James Hayden: During TCR no.3 I went from my neck being fine to not working in a very short timeframe (circa 1h) – the pain then got progressively worse. A race director cannot be omnipresent and thus the responsibility firstly falls to the rider, then the director - defer to Q1 answer. Ultimately this could be covered by 'don't be a dick', if you're in medical distress you need to think beyond the here and now, to the future, don't be a dick to your body.
Christoph Strasser: Since this case of Shermer’s Neck influences the safety of a rider and all the other people on the road, this should not be an individual rider’s decision, but one from officials or organisers. If racers are suffering knee pain, sleep deprivation, sickness, saddle sores, breathing problems, numb fingers or other health issues, it is okay to let everybody make their own decisions. However there are some inevitable requirements to be allowed to keep on racing: reflective tapes and vests, lighting, and the ability to keep your head up. I would also like to discuss if a check of mental clarity would be a good idea. If a rider is too sleep deprived, maybe race organisers should have the right to enact a mandatory sleeping break.
Maximilian Schnell: The rider has the ultimate responsibility to choose to go on or stop. Race organisers have the responsibility though to make sure the rider respects the rules of the race. In all races though, one rule is to follow the law of the given country. As far as I know, cycling with a binded head to the saddle is not legal, as it is just not safe and also puts the other road users in danger.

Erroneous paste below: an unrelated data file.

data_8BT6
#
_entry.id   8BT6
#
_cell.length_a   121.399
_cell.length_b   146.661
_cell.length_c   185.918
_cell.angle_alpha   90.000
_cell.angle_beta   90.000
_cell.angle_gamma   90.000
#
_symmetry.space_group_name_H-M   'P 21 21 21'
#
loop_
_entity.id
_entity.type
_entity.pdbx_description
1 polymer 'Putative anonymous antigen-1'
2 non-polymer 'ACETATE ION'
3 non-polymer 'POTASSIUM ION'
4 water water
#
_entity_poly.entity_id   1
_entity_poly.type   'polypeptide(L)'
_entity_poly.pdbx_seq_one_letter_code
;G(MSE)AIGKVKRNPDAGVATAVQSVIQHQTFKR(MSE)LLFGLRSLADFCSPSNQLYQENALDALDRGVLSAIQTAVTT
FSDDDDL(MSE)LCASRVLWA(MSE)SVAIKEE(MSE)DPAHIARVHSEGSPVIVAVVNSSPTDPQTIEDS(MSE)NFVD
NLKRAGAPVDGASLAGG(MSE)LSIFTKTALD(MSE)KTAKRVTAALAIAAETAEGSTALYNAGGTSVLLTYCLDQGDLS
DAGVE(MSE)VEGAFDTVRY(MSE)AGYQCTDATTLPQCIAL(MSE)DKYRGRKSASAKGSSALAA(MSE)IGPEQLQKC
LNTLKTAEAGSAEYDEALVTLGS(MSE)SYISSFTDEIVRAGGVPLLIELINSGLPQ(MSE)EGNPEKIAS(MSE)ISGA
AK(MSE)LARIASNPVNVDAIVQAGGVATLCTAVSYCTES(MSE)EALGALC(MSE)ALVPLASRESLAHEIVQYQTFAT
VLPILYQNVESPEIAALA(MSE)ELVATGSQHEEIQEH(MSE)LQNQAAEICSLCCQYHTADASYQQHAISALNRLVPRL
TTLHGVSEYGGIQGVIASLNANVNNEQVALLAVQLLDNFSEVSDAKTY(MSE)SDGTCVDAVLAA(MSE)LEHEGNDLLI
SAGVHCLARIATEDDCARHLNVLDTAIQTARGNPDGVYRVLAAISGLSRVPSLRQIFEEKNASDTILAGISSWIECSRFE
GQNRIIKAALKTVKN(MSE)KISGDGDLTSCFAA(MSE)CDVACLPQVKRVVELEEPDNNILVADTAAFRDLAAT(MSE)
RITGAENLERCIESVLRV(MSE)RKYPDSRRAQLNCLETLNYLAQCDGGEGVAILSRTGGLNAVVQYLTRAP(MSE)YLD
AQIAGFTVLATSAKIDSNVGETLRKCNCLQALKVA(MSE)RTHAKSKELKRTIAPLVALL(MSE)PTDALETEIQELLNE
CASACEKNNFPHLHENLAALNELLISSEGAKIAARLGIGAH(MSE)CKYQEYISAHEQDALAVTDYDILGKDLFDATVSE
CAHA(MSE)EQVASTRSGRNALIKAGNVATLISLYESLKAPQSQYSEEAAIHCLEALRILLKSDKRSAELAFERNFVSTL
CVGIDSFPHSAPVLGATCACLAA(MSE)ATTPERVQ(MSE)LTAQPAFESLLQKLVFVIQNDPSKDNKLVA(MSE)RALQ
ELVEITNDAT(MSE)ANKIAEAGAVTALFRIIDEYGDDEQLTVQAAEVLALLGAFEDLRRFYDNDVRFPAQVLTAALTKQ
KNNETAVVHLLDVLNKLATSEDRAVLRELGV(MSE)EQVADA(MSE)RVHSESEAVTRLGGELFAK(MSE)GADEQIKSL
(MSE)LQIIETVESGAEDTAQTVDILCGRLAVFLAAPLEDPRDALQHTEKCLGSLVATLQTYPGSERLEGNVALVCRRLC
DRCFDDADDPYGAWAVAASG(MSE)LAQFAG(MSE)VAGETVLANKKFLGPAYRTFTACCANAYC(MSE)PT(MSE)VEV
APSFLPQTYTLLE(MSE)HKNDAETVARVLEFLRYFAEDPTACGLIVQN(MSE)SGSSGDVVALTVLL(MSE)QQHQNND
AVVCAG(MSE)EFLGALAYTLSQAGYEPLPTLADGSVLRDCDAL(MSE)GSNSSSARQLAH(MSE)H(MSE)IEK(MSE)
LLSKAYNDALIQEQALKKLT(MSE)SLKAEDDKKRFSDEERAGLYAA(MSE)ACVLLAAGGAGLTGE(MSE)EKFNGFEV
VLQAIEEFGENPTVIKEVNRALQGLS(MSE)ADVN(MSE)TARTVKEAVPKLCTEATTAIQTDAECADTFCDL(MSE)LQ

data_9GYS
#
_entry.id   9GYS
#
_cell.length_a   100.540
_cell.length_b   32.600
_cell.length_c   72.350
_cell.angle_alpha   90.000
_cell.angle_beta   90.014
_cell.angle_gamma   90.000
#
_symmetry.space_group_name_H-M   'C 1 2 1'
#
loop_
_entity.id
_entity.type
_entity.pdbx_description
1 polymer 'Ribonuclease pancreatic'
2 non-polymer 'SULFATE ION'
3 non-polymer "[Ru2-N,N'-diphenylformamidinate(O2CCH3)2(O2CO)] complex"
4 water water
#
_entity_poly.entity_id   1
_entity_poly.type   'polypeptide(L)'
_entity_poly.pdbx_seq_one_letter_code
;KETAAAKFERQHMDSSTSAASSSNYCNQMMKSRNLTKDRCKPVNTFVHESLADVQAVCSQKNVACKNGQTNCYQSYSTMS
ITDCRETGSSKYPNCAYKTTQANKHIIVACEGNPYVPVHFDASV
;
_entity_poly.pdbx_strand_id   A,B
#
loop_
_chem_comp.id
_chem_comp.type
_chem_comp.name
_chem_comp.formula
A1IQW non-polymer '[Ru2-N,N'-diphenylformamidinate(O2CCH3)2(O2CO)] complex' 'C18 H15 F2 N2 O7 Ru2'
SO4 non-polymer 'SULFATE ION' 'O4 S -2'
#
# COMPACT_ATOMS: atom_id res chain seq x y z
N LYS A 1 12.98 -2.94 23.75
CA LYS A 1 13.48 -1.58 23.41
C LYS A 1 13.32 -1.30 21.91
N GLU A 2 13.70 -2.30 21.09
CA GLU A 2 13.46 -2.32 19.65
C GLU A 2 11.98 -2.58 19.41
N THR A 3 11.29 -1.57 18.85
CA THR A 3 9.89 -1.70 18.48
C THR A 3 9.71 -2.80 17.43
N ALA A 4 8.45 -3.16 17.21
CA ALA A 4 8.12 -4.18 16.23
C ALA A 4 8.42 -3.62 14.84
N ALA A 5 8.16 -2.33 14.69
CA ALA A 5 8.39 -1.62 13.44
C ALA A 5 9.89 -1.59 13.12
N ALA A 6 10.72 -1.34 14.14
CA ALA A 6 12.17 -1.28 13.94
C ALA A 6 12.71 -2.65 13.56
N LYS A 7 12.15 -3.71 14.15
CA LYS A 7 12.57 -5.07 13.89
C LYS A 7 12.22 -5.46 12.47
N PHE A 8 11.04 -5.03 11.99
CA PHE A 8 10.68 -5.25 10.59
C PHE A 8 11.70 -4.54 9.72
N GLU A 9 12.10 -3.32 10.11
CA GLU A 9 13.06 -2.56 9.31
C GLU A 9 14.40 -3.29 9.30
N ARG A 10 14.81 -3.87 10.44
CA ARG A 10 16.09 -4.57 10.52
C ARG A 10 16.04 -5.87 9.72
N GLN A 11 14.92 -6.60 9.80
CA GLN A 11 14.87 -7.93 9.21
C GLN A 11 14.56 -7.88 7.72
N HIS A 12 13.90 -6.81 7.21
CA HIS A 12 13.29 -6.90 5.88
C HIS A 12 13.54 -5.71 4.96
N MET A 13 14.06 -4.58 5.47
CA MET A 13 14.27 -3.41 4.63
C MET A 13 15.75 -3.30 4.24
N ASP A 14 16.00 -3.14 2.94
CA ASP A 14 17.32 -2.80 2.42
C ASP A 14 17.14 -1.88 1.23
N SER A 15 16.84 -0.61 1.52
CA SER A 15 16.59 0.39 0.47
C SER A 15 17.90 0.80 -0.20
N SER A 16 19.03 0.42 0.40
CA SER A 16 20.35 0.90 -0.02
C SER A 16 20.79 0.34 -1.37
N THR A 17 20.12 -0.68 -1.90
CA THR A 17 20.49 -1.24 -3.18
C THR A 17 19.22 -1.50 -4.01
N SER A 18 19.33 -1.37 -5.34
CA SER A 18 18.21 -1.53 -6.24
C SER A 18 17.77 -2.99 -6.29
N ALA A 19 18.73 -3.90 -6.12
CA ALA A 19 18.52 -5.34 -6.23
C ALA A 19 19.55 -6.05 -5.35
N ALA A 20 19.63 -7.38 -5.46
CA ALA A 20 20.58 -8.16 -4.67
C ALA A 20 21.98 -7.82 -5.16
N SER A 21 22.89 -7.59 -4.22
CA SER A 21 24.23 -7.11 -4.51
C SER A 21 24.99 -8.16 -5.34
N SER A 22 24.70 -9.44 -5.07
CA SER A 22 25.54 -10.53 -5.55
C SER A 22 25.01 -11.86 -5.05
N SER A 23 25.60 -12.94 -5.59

Nikki Ray: As my cycling physio has said, Shermer's Neck should always end in a scratch. I understand that this could be a controversial subject, but for both supported and self-supported races my opinion remains the same, Shermer’s Neck = scratch. Once a rider loses the ability to look forwards (and to the right and left) their race is over and I think that only riders who have this experience first-hand, or medical professionals should be given a platform to talk about it. I couldn’t look round mountain corners whilst descending with Shermer’s Neck, when I cycled into a parked car I knew I had to scratch. I bumped into a race organiser just before scratching, they didn’t insist that I scratched but did stress that my safety was paramount. I think there should be equal responsibility of the rider, because of prior information shared to them by the race organisers, and the race organisers to ensure a scratch is the only outcome. I really don’t want it to take a case of someone losing their life on the road because of a Shermer’s Neck condition that was encouraged by race organisers and our community, for us to change our opinions about it.
As a brief summary, we have a better understanding of Shermer's Neck as over-reliance on the neck extensors to support and move the head, leading to neck muscle fatigue and ultimately failure. From our panel, we gathered the holistic opinion that race organisers should at least communicate the dangers of Shermer's Neck to racers, with the consensus that those developing the condition should be removed from the race. As noted by James the organiser cannot be omnipresent and thus the initial responsibility firstly falls to the rider, and then to the race director. Our panel share the collective opinion that Shermer's Neck influences both the safety of the rider and other road users, therefore it is the ultimate responsibility of the race director to remove riders from the race on the grounds of safety. This is supported by the fact that several factors can affect rider judgement as noted by Adrian; fatigue, ego, competitiveness and peer pressure to name a few.
Stay tuned for Part 2 of this feature on Shermer's Neck. In this we will discuss how it should be dealt with appropriately on social media, and future actions to raise awareness of the condition within the cycling community. Our guest physio, Joe, will also provide some practical tips on how to manage neck extensor fatigue both on and off the bike.